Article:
Michelle - After Dinner We Talk Dreams Having been lucky enough to catch this charming sextet in concert I am happy to report that everything you hear on this second album is real - the harmonies, the unity, the tunefulness, the grooves, the sheer delight they have in making music together, a feeling they seamlessly translate to the listener. It's also a remarkably consistent album so don't trust those Spotify play counts and only listen to the first four songs. Also give an ear to the Side Dishes single, which has two more great songs. There's a deep well here, so drink up.

Stimulator Jones - Round Spiritual Ring On his debut and subsequent instrumental album, Sam Lunsford displayed his dazzling, somewhat off-center facility at many forms of R&B and dance music. On his latest, he gives us another mix of related styles, from hearkening back to Shannon's Let The Music Play on Pain Inside to paying homage to the mid-70s Isley Brothers on Love Will Light Your Dreams, complete with a smoking hot guitar solo. The album's dreamy trajectory gets goosed by the uptempo rock of Peace, Love, Respect & Adoration, connecting him with other traditions. And it is all about connection - the album title may have originated in a misheard Prince lyric but is a good metaphor for the interchange between creator and listener and between inspiration and creativity. 

Lady Wray - Piece Of Me Twenty-four years on from her debut as a protege of Missy Elliott and Timbaland, nearly everything about Nicole Wray has changed - not just her professional name. Her voice is stronger and her artistic vision more her own, just to name two things. Some of what you hear on this third album was evident on 2016's Queen Alone, when she reemerged in the soul-revival orbit of Leon Michels, Lee Fields, and Charles Bradley. But while she's still recognizably in that world, the sound of Piece Of Me injects much that is new - whether a folk-like directness on Come On In or hints of dub and lovers rock on Through It All - into what can quickly become formulaic. This is also her most personal album, with her father and daughter making appearances, lending even further warmth. Follow her lead: invite the family, then put this record on.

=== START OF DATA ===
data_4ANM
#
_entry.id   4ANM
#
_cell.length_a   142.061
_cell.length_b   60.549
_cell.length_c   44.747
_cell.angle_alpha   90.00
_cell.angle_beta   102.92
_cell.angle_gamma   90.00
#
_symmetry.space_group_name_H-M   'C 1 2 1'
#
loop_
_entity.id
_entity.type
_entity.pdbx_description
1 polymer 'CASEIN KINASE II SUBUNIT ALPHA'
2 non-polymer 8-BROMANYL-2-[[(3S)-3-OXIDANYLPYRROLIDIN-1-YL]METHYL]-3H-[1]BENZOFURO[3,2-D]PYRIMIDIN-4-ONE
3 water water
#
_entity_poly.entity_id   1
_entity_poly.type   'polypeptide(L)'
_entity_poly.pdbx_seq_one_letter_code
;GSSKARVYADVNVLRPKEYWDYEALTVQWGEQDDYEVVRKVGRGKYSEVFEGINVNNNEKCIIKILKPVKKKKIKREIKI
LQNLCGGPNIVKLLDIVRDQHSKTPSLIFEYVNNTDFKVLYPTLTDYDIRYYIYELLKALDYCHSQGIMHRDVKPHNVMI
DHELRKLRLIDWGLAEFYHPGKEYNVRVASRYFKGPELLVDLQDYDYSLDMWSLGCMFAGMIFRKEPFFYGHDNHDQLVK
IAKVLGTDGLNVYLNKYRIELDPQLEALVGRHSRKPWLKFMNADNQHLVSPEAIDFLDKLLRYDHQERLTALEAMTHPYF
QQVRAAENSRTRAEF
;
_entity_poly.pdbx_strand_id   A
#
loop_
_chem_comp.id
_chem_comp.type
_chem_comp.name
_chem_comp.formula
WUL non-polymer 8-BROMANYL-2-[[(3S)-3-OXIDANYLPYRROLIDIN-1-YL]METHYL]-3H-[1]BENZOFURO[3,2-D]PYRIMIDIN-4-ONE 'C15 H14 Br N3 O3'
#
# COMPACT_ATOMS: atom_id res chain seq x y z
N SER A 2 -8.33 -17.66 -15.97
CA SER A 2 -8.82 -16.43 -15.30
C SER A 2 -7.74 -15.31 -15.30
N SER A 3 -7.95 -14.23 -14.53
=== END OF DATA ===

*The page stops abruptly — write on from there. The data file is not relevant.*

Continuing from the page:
Kabaka Pyramid - The Calling It took not only a 2023 Grammy nomination but an Instagram post from Damian Marley, who produced this third album, for this artist to gain traction in my eardrums. Granted, his output has been slow, with his debut coming over a decade ago. But this rich 15-song collection is a great showcase for his songwriting and toasting. Even if nearly every song has a guest, starting with the opening track, which features an effective sample of the late Peter Tosh,  Kabaka is a commanding presence more than able to hold his own with anyone in contemporary reggae. Grateful is a great showcase of his rhythmic flexibility, with verses seamlessly transitioning from rapid fire flow to stop-start segments. The song has a sweet hook sung by Jamere Morgan, grandson of Denroy Morgan, too, lending an additional sense of legacy to the track. For anyone waiting for Damian Marley's next album - his last, the excellent Stony Hill, came out in 2017 - this fills the gap very nicely.

Koffee - Gifted Nearly twice as long as her fine 2019 EP, Rapture, this gives us a chance to get to know Koffee's breezy, winning style better. Opening with X10, which has her casually singing over Bob Marley's Redemption Song, was a bold move, and many tracks have spare backing to keep the focus on her voice. Whether toasting intensely over Where I'm From or sweetly starting the party on West Indies, where she tosses in a hint of Lionel Richie's All Night Long, she's effortlessly versatile. 

Horace Andy - Rockers & Scorchers One of reggae's most legendary voices, Andy released two albums in 2022, Midnight Rockers and Midnight Scorchers, both brilliantly produced by UK dub magus Adrian Sherwood. This deluxe edition compiles both of them with two bonus tracks, giving us a cup that runneth over with passionate roots reggae. Several songs are updates, like This Must Be Hell, originally on his classic 1978 album, Natty Dread A Weh She Want. But he sounds so engaged, you won't hear complaints from me. He also covers Safe From Harm, the Massive Attack song, in convincing enough fashion that I wonder why he didn't do it in the first place. With so many of the great voices now gone, having Andy nearly at full strength is a gift indeed.

Dubokaj Meets Lee Scratch Perry - Daydreamflix With Perry's death in 2021, I was sure we would be inundated with subpar scraps from the master's workbench. Maybe they're out there - but this is not one of them. Recorded in 2017, Daydreamflix finds Perry working with Swiss-based dub scientist, Daniel Jakob, on a series of spacious, spacey dub tracks, heavy on the electronics and full of atmosphere. Jakob is not too reverent either, processing Perry's voice and treating it like just another color on his palette. A fitting addition to Perry's vast discography with the only mystery being why it took five years to reach fruition.

Dubmatix Meets Future Dub Orchestra - Frontline Dub Smooth, expansive, and never without forward motion, this collaboration between the Toronto-based producer and the Bristol, UK band is an object lesson in dub, if not quite as titanic as the Sly & Robbie connection from 2018.

Find more beats, rhymes, grooves, and rhythms in the 2022 archived playlist and follow the 2023 playlist to see what this year brings!

You may also enjoy:
Best Of 2021: Hip Hop, RnB, and Reggae
Best Of 2020: Hip Hop, RnB, and Reggae
Best Of 2019: Hip Hop, RnB, and Reggae
Best Of 2018: Hip Hop, RnB and Reggae
Best Of 2017: Hip Hop, RnB and Reggae
Best Of 2016: Hip Hop and RnB